Muhammad Al Fateh Essay - 10206 Words

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Muhammad Al Fateh

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Text Preview THINKING FROM THE QUR’ANIC PERSPECTIVE

ABSTRACT

The Qur’an is the main reference and source of knowledge for Muslims. It is logically follows that understanding the concept of thinking should also be referred to the Qur’an. Even though the word intellect is mentioned 49 times in the Qur’an and there are hundreds of verses that urge Muslims to think, but the theory of thinking from the Qur’anic perspective is not extensively explored to guide Muslim educators and curriculum designers and developers. This paper attempts to explore the concept of good thinking from the Qur’anic perspective. It extensively examines verses of the Qur’an pertaining to the intellect and thinking to come up with a theory of good thinking. From the analysis of the relevant Qur’anic verses, the researcher found that the intellect is capable of rational and spiritual cognition as a result of applying critical, creative, ethical and spiritual thinking. Therefore, the researcher posits that good thinking from the Qur’anic perspective is multi-dimensional; and the dimensions are critical, creative, ethical and spiritual thinking. Further, according to the Qur’an, the aim of good thinking is to achieve wisdom. Hence, this paper also explicates the meaning of wisdom from the Qur’anic perspective. Implications for the curriculum of Muslim educations were also discussed.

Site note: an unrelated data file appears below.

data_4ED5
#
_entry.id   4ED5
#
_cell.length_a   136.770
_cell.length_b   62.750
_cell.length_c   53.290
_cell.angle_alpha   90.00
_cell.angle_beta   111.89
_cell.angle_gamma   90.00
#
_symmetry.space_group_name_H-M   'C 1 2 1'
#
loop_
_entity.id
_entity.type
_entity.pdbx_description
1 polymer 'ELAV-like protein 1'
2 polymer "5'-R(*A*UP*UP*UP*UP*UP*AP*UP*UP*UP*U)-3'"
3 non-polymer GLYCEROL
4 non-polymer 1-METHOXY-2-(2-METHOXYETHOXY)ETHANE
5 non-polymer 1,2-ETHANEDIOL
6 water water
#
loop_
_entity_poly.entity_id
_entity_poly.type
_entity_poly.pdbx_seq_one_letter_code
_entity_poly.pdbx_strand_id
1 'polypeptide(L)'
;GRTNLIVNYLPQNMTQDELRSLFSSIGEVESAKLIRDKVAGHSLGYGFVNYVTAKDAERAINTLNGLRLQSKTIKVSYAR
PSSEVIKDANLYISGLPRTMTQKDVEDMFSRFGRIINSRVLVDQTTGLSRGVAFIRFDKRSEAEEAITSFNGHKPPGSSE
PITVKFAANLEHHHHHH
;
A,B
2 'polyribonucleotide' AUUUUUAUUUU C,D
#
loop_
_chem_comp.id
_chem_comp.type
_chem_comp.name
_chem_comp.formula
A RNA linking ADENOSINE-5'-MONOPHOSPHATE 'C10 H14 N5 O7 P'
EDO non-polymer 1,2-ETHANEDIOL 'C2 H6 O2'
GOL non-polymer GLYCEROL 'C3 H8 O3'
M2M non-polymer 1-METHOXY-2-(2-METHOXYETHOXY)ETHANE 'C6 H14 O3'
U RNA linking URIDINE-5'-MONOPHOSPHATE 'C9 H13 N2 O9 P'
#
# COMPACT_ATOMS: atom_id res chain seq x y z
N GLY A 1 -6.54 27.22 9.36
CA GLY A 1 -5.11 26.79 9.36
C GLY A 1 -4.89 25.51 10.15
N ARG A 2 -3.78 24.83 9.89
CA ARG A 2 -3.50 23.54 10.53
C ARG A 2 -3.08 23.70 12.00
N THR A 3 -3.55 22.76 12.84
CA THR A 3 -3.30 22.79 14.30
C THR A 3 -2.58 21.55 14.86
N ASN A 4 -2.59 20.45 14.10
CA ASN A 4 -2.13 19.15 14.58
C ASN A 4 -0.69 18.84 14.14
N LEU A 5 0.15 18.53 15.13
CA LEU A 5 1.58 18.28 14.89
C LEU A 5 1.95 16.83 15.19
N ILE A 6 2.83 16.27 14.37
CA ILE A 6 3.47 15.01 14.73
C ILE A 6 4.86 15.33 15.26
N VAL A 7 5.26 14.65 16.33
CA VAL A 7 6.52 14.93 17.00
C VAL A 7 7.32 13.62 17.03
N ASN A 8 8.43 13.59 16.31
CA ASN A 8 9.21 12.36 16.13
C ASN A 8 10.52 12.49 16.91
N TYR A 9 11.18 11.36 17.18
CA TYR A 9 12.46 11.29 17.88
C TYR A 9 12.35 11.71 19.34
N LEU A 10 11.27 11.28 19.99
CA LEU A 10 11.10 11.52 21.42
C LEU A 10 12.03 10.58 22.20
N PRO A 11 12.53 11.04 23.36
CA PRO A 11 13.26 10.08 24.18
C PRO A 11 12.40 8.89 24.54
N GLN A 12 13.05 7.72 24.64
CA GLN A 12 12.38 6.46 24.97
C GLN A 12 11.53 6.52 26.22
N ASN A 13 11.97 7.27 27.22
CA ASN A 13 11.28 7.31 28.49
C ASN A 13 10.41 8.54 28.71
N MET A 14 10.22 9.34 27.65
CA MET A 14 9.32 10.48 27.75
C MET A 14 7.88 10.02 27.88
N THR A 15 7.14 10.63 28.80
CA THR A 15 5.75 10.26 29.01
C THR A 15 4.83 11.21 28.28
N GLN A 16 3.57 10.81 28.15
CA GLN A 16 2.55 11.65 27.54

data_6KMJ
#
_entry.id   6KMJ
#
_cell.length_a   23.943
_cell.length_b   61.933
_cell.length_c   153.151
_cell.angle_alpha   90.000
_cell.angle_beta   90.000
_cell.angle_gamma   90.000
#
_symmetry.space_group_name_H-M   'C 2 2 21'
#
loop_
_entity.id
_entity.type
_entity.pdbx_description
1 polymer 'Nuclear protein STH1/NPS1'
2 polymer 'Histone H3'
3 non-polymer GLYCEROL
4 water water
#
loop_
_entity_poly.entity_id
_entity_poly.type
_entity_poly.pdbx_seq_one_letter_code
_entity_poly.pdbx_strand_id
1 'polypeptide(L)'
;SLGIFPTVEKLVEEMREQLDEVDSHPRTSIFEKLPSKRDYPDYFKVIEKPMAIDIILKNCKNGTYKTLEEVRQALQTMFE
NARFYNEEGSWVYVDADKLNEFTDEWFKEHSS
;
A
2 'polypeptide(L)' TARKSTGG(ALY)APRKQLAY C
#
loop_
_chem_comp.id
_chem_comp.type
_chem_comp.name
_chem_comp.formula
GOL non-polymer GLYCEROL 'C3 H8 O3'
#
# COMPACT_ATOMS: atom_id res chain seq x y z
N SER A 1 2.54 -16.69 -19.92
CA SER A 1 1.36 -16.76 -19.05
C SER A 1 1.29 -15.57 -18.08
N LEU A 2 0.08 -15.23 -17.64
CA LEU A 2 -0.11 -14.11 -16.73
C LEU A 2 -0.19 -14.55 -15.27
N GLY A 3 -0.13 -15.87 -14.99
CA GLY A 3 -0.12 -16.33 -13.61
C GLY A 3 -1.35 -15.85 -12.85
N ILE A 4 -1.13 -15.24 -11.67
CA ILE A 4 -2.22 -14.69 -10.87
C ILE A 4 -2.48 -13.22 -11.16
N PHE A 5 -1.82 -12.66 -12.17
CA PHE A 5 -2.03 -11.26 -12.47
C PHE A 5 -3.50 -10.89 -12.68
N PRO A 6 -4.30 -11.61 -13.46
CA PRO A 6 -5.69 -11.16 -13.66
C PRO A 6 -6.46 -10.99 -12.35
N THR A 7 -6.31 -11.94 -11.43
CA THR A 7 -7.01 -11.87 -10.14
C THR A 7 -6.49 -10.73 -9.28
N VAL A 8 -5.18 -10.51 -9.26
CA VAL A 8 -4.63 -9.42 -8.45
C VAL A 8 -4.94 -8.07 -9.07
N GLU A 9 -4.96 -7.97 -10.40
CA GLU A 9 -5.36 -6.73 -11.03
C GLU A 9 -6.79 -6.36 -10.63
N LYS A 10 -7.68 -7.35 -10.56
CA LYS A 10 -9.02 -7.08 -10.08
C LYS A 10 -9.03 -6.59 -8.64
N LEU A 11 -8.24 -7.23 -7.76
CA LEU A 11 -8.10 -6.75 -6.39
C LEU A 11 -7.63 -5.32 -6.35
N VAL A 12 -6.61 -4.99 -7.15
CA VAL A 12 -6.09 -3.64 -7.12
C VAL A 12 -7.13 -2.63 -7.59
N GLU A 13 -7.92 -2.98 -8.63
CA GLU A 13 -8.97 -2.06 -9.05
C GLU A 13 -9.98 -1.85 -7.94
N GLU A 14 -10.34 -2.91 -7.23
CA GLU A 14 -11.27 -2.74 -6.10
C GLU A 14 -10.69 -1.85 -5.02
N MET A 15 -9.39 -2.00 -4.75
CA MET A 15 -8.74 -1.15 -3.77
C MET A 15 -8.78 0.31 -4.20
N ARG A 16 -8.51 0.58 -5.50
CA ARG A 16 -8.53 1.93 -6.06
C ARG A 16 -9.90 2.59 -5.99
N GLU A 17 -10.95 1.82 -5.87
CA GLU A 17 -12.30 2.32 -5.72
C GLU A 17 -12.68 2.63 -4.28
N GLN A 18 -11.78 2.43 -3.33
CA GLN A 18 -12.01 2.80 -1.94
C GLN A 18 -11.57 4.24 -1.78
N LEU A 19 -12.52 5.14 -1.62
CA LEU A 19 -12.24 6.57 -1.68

Key words: the intellect, thinking in the Qur’an, good thinking, spiritual thinking, wisdom

INTRODUCTION
Muslim scholars agreed that Muslim mind is infected with blind imitiation. Blind imitation or taqlid is a sickness that has infected Muslim minds which is unnatural to the Muslims since the Qur’an repeatedly urges Muslims to think critically before accepting any idea as practicable solutions to predicaments of the ummah. Al-Alwani stresses that “increase in taqlid has caused a growing belief in fatalism”. It also has become a fertile breeding ground for rigid, narrow and superficial thinking; which are the manifestations of the paralysis of the Muslim minds. While reading the Qur’an, one will stumble upon hundreds of verses that keep reminding reader over and over again to use his/her intellect to think. These verses provoked the readers to think by questioning readers in a negative form for not using their intellect and for not thinking. The fact that there are hundreds of verses that mentioned about the intellect in action shows that thinking is necessary and strongly encouraged. The Qur’an does not merely ask but provoke, challenge and appeal to readers to use their intellect. We conclude that the problem with thinking among Muslims stems from lack of awareness and understanding of the Qur’anic verses on the power of the intellect and thinking because of scarcity of literature on thinking from the Qur’anic perspective. Therefore, this paper attempts to give awareness and to expose thinking from the Qur’anic perspective. First, this paper identifies Qur’anic verses pertaining to thinking and attempts to interpret the meaning of those verses through the method of interpreting one verse using another verses of the Qur’an that deal with the same subject and through contemplation. They explain that contemplation on the Qur’anic verse is reciting it, reviewing it, dwelling on its meanings in an attempt to know all the possible meanings it contains, and allowing one’s thought to wander freely and unhampered through it in order to arrive at the hidden meanings that Allah reveals to certain people of intellect and understanding (p: 14).

THINKING IN THE QUR’AN
As early as verse 44 in the second chapter of the Qur’an, readers are provoked by a negative question, afala ta’qilun (will you not use your intellect?). There are 13 verses which question readers negatively for not using their intellect, afala ta’qilun which means “do you not think”; “have you no understanding”; or “will you not use your reason. Al-Qardhawi explains that Allah asks man in the... Show More

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